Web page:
The residual solids from enzymatic hydrolysis are usually burned to produce energy and have been explored as a feedstock for various products including activated carbon and lignin based polymers. These products require additional procedures unrelated to the existing biorefinery equipment. In the current study, we proposed successive sulfite treatments to utilize the enzymolysis residues for producing fermentable sugars and lignosulfonates. Two sulfite methods were compared as an initial pretreatment. It was found that the acid bisulfite treatment achieved higher hemicellulose removal (90%), while neutral sulfite resulted in higher lignin removal (50%) and a greater lignosulfonate yield (26.6 g from 100 g raw material). Overall, the acid bisulfite treatment resulted in 66% glucan conversion by enzymatic hydrolysis, whereas it was only 37% for the neutral sulfite method. In addition, the neutral sulfite pretreated wood reached 80% of the maximum sugar yield after 6 h of enzymatic hydrolysis, whereas it was 48 h for the acid bisulfite pretreated wood. The multistep treatment process achieved 84% total sugar conversion and 58% lignin removal with 32.4 g lignosulfonates being produced from 100 g raw materials. The results demonstrate that the multistep treatment process has a potential to maximize the yields of fermentable sugars and lignosulfonates.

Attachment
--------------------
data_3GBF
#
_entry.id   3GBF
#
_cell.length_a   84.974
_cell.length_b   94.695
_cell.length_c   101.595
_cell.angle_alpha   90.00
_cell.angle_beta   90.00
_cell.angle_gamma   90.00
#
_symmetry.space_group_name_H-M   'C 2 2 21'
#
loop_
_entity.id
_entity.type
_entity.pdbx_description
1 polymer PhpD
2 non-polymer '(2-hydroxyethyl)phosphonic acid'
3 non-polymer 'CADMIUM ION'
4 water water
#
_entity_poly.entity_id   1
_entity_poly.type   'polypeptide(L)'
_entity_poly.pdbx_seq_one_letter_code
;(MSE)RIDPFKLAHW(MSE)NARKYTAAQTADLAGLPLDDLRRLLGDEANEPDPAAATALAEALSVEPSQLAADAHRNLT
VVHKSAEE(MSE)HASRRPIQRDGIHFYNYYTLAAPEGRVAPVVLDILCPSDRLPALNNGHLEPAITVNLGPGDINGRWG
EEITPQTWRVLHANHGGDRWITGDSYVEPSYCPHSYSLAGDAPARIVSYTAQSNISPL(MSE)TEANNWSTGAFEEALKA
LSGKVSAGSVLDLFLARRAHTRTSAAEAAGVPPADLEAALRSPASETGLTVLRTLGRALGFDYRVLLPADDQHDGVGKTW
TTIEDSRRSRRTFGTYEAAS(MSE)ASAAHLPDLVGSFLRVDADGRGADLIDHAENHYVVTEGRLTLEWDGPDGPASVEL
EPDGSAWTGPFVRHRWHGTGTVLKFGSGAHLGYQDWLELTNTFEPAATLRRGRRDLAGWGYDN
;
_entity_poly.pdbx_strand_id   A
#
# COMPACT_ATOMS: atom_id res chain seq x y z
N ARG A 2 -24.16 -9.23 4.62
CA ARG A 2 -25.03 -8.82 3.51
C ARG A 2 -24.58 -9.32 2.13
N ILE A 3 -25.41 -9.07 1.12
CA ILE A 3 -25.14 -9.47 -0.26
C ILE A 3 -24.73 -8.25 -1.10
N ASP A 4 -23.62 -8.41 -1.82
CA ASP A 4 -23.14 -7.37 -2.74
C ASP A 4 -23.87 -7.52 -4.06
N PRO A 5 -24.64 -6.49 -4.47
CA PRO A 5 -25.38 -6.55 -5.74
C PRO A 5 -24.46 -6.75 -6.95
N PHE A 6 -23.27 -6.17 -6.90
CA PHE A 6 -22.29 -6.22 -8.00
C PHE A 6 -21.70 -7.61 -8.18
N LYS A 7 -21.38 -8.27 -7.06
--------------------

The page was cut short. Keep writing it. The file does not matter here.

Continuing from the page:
All Science Journal Classification (ASJC) codes
- Environmental Chemistry
- Chemical Engineering(all)
- Renewable Energy, Sustainability and the Environment